There’s Major Damage to the Walls

Did the seller remove a wall-mounted TV, a piece of artwork, or some kind of home automation technology? And if so, did it leave behind damage to the wall? This could be a big issue.

The HVAC Systems Aren’t Working

Buyers should test out both the heating and cooling capabilities of the home. See that they work satisfactorily. If not, that’s something for which you’ll likely want to negotiate repair costs or a price adjustment.

The Home Was Damaged in the Moving Process

If the sellers did any kind of damage to the home while they moved out, that’s something for you to take stock of. In some cases, it may be worthwhile for you to request a repair allowance.

These are some of the main items you’ll want to look out for if you’re a buyer going through your final walk-through. And if you’re in the process of selling a house, let these serve as words of caution. Make sure to avoid these common hurdles to the home closing.

Have An Awesome Week!

THIS WEEKS HOT HOME LISTING!

3220 Tilden St  

Price: $385,000    Beds: 3    Baths: 2    Sq Ft: 1894

Updated home in a quiet Santa Clara neighborhood. Newer roof, vinyl windows,hardwood flooring and granite in the kitchen & bathroom. Kitchen w/ eating area leads to a cozy family room w/ gas fireplace & sliding door to the backyard. Separate living...View this property >>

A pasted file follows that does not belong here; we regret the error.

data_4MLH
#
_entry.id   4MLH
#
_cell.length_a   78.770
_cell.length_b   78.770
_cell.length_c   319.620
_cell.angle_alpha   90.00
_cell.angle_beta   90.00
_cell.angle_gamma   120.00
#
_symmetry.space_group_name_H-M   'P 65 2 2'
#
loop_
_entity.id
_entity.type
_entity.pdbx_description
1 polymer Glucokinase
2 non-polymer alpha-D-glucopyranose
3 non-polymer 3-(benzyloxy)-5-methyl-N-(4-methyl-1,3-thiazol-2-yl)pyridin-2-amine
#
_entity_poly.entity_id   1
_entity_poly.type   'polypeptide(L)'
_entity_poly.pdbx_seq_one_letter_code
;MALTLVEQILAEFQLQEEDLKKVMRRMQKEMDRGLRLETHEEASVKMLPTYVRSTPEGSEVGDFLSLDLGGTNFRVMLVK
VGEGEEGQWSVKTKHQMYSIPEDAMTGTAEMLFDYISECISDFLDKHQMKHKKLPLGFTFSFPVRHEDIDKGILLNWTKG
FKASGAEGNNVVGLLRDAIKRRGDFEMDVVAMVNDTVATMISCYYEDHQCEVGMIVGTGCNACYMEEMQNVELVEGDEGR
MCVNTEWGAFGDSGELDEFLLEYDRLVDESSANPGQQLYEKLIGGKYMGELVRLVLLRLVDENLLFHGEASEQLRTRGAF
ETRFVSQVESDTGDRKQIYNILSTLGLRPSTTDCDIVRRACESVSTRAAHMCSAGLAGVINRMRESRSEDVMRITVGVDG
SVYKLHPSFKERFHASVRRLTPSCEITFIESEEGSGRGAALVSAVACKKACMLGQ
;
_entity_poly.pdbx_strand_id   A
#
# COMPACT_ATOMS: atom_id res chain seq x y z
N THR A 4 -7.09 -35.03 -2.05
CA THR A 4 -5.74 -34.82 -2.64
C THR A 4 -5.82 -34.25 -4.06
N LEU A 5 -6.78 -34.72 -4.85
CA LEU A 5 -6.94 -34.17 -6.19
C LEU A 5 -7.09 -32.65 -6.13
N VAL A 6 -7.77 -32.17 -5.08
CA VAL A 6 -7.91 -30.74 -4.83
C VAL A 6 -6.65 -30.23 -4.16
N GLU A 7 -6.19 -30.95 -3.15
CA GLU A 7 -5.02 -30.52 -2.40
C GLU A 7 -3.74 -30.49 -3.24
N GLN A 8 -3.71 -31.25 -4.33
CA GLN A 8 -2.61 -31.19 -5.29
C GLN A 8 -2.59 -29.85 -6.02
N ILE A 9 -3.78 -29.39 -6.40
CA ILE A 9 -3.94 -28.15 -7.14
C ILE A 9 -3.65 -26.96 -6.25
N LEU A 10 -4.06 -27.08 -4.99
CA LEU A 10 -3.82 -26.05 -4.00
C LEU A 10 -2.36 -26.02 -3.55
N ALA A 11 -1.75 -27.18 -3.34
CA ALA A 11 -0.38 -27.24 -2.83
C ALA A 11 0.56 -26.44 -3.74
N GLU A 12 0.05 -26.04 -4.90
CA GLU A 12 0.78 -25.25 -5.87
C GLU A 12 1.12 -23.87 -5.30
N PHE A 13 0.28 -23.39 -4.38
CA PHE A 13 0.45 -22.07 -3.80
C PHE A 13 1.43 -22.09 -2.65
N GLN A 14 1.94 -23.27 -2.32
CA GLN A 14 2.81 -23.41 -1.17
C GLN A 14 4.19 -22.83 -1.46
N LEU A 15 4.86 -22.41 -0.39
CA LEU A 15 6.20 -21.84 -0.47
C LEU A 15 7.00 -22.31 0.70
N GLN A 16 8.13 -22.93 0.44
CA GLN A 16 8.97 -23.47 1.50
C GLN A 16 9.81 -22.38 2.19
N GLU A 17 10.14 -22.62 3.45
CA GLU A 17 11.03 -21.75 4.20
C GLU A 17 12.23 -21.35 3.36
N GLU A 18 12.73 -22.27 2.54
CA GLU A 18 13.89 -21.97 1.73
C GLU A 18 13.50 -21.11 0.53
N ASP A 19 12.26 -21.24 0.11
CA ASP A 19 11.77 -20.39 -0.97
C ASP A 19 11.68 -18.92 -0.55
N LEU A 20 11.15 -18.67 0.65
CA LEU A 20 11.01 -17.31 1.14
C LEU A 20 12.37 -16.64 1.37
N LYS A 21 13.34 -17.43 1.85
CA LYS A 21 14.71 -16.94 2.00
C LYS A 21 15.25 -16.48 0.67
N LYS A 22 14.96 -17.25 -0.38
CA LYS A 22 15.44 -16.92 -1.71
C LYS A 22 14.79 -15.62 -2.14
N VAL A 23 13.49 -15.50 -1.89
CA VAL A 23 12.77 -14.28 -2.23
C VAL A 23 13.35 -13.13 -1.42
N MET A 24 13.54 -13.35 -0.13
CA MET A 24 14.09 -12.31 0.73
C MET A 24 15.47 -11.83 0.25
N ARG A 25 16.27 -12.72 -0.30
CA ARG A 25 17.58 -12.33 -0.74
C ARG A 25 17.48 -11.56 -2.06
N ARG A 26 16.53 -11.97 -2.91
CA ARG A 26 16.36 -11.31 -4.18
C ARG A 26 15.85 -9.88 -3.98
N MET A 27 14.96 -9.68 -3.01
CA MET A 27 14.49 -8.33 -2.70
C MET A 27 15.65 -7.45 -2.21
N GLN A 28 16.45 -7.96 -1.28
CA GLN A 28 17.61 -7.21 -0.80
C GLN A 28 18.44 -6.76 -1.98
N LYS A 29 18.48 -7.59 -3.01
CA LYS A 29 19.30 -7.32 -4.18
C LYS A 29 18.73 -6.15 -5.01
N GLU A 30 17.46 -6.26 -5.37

AND HERE'S YOUR MONDAY MORNING COFFEE!!

Home Sales Cool Off

by Galand Haas

Good Monday Morning!

October 2019 home sales number are in and it looks as if the market cooling off period is continuing.  October 2019 home sales were off from not only September of this year, but alo down from October of 2018.  As you will seehomes prices continue to creep up.  This trend could spell a continued slower housing market in the Eugene and Springfield area. Here are the number for Lane County homes sales of October 2019.

Lane County saw cooler activity this October. At 409, closings ended 2.9% short of October 2018 (421) and fell 4.7% from the 429 closings recorded last month in September 2019.

Pending sales, at 394, fell 13.4% short of October 2018 when 455 offers were accepted, and 6.2% short of September 2019 when 420 offers were accepted.

There were 424 new listings, ending 9.6% below the 469 new listings offered back in October 2018 and 4.9% below the 446 offered just last month in September 2019.

Inventory increased remained the same at 1.8 months in October. Total market time increased to 45 days.

Year to Date Summary

Activity is cooler so far in 2019 compared with 2018. Comparing the first ten months of each, pending sales (4,314) have decreased 6.4%, closed sales (4,178) have decreased 6.1%, and new listings (5,257) have decreased 8.6%.

Average and Median Sale Prices

Comparing 2019 to 2018 through October, the average sale price has increased 5.3% from $308,200 to $324,400. In the same comparison, the median sale price has increased 4.6% from $282,000 to $295,000.

Have An Awesome Week!

THIS WEEKS HOT HOME LISTING!

3220 Tilden St  

Price: $385,000    Beds: 3    Baths: 2    Sq Ft: 1894

Updated home in a quiet Santa Clara neighborhood. Newer roof, vinyl windows,hardwood flooring and granite in the kitchen & bathroom. Kitchen w/ eating area leads to a cozy family room w/ gas fireplace & sliding door to the backyard. Separate living...View this property >> 

AND HERE'S YOUR MONDAY MORNING COFFEE!!

Good Monday Morning!